Identity
Johnson & Johnson could have fallen apart when the Tylenol crisis struck in 1982. It might have if not for the one-page Johnson & Johnson credo, which starts out, "We believe our first responsibility is to the doctors, nurses, and patients, to mothers and fathers and all others who use our products and services." This 70-year-old credo gives Johnson & Johnson an identity that serves as a moral compass for its actions. What are the chances that Enron had a similar credo?
Transparency
Speaking of, Enron is singularly responsible for elevating the importance of "transparency" in the English language. Transparency was once used primarily when referring to an overhead projector. Transparency, in a business or governance context, is honesty and openness. Transparency and accountability are generally considered the two main pillars of good corporate governance. The implication of transparency is that all of an organization’s actions should be scrupulous enough to bear public scrutiny. Increasingly, the nature of  social media and other communications means that even actions intended to be secret may be brought into the public's awareness, despite an organization's best efforts to keep them hidden. Great reputations always upheld a sense of transparency.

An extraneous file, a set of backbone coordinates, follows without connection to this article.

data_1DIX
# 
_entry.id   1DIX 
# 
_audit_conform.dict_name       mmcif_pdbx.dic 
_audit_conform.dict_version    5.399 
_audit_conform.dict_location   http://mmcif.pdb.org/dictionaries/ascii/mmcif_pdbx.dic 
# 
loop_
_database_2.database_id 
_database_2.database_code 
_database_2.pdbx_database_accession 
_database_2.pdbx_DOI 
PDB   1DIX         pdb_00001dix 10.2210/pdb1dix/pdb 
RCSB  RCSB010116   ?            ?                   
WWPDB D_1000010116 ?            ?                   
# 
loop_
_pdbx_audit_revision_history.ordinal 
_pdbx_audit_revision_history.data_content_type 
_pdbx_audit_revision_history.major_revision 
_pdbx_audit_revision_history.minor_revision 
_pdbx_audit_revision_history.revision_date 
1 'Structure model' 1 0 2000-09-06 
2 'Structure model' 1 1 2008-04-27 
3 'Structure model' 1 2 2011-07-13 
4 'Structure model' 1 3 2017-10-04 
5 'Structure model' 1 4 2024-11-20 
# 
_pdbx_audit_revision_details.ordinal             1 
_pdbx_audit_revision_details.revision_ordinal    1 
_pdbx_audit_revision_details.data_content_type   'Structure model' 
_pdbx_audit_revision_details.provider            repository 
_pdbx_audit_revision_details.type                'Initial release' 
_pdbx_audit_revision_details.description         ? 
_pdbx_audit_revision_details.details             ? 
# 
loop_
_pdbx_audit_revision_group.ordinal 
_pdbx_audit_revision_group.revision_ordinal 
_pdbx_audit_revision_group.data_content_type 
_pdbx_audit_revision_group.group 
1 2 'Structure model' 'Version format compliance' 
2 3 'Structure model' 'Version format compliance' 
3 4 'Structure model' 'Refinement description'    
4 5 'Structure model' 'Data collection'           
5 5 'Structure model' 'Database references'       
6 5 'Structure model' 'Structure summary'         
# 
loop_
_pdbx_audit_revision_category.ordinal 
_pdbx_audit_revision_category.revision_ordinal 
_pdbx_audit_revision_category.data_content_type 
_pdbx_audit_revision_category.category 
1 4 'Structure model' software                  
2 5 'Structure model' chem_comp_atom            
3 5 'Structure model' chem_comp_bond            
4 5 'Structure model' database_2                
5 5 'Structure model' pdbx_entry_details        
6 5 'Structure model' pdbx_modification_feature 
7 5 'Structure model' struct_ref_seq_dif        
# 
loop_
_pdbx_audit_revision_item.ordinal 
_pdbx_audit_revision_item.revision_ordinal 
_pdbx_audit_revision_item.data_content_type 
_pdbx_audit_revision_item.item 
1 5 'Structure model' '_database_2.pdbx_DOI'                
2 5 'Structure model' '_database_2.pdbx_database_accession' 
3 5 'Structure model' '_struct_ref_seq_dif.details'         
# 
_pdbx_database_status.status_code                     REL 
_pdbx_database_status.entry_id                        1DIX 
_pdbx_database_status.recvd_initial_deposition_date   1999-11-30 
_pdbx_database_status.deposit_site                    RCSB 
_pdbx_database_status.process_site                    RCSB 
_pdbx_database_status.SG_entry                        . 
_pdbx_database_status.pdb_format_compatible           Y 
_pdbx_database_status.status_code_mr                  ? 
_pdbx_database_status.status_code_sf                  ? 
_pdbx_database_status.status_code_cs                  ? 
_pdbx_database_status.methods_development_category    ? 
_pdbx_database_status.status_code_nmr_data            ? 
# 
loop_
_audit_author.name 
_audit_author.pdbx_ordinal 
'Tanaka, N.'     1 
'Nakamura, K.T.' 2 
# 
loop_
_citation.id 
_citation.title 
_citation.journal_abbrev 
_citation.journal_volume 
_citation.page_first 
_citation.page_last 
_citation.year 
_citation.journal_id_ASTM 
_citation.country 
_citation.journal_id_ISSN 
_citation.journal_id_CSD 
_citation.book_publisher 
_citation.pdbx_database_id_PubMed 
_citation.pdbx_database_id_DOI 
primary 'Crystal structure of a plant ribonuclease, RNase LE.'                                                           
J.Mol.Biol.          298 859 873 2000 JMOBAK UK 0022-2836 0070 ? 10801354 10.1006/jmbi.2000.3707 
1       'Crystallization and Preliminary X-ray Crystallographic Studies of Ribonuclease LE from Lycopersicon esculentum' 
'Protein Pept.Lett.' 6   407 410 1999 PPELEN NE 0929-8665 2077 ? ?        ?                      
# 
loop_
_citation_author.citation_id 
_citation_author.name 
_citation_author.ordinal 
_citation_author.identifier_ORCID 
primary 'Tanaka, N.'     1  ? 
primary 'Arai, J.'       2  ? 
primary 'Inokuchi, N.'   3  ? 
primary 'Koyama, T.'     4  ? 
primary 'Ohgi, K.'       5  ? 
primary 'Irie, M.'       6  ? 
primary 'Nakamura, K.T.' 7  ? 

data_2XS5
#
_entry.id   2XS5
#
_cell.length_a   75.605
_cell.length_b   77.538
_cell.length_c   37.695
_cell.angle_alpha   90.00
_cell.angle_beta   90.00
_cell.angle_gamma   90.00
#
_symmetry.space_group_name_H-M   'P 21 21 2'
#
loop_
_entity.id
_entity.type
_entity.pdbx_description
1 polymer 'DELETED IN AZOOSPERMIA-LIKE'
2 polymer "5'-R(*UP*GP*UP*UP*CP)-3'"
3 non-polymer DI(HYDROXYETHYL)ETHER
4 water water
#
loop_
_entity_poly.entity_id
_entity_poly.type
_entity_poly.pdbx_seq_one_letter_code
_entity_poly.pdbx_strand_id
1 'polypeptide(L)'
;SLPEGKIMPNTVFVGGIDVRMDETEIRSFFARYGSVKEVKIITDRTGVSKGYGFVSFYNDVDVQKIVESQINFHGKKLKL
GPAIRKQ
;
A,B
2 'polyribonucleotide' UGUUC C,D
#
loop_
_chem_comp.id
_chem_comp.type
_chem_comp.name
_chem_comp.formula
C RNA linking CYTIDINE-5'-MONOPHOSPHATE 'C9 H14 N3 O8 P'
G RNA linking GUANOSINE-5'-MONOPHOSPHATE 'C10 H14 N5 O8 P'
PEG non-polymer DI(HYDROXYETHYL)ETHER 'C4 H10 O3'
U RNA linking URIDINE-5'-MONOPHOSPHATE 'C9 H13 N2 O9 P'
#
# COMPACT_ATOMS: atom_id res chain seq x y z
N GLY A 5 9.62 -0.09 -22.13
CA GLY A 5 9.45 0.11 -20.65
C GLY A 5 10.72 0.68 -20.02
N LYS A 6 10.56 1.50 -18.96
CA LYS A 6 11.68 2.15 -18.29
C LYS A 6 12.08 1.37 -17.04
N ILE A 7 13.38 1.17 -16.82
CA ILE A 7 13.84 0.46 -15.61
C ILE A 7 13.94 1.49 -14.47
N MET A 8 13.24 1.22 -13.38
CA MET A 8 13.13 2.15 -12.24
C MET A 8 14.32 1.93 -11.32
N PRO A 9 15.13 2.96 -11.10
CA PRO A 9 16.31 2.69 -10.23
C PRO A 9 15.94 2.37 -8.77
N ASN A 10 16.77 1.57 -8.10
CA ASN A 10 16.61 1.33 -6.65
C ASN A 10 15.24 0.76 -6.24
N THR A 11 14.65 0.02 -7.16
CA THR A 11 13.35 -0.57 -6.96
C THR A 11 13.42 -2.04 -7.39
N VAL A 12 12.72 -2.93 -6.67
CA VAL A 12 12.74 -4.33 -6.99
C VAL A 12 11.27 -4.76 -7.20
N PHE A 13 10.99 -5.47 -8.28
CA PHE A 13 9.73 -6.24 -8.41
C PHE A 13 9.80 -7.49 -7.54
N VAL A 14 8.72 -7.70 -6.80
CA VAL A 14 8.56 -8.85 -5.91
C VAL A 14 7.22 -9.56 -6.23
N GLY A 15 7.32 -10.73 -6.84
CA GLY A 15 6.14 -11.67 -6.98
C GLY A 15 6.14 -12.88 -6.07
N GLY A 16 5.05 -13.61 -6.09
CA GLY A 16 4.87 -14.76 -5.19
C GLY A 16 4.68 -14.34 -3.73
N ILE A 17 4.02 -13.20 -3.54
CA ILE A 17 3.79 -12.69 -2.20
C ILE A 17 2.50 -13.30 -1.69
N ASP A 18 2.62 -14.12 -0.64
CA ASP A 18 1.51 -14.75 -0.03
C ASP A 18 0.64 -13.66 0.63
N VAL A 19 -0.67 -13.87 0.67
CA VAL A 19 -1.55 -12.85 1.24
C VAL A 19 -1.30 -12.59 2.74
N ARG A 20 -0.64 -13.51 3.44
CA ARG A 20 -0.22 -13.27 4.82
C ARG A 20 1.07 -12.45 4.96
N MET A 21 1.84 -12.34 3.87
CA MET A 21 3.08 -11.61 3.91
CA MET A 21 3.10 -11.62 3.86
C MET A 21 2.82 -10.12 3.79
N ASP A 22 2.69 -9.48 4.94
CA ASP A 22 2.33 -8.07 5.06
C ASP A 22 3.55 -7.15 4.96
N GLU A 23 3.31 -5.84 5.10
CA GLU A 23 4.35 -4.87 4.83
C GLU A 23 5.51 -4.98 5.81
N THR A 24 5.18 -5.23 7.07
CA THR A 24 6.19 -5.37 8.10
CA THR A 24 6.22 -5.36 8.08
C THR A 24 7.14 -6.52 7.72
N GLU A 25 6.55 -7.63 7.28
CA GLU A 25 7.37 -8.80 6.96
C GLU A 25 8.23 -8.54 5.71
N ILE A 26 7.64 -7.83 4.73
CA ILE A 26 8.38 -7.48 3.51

Reputation – Always at Risk
Reputation is the greatest risk that an organization can face. As Warren Buffett have said:” It can take twenty years to build a good reputation, and only five minutes to destroy it”.
An Institution’s and individual’s reputation is always at risk, and if you do not believe that, just google the topic. From personal scandals to business malpractice, the list of reputation risk failure are staggering. 
What is Reputation, and why should you protect it all cost?
Reputation Risk is the risk that an activity, action or stance performed or taken by a company or its officials will impair its image in the community and/or the long-term trust placed in the organization by its stakeholders, resulting in the loss of business and/or legal action.
Reputation Risk can be loss of earnings that occur in a situation of negative public opinion. It normally results in loss of sales, share value decreases and breakdown of relationships. Many a crises have led to stock price decreases and impact in other areas of the business.
And Reputation Risk also emerges when the reasonable expectations of stakeholders are not met. It essentially involves taking a look at each stakeholder’s needs and expectations, matching the drivers of an organisation’s reputation and minimizing the gaps that exist.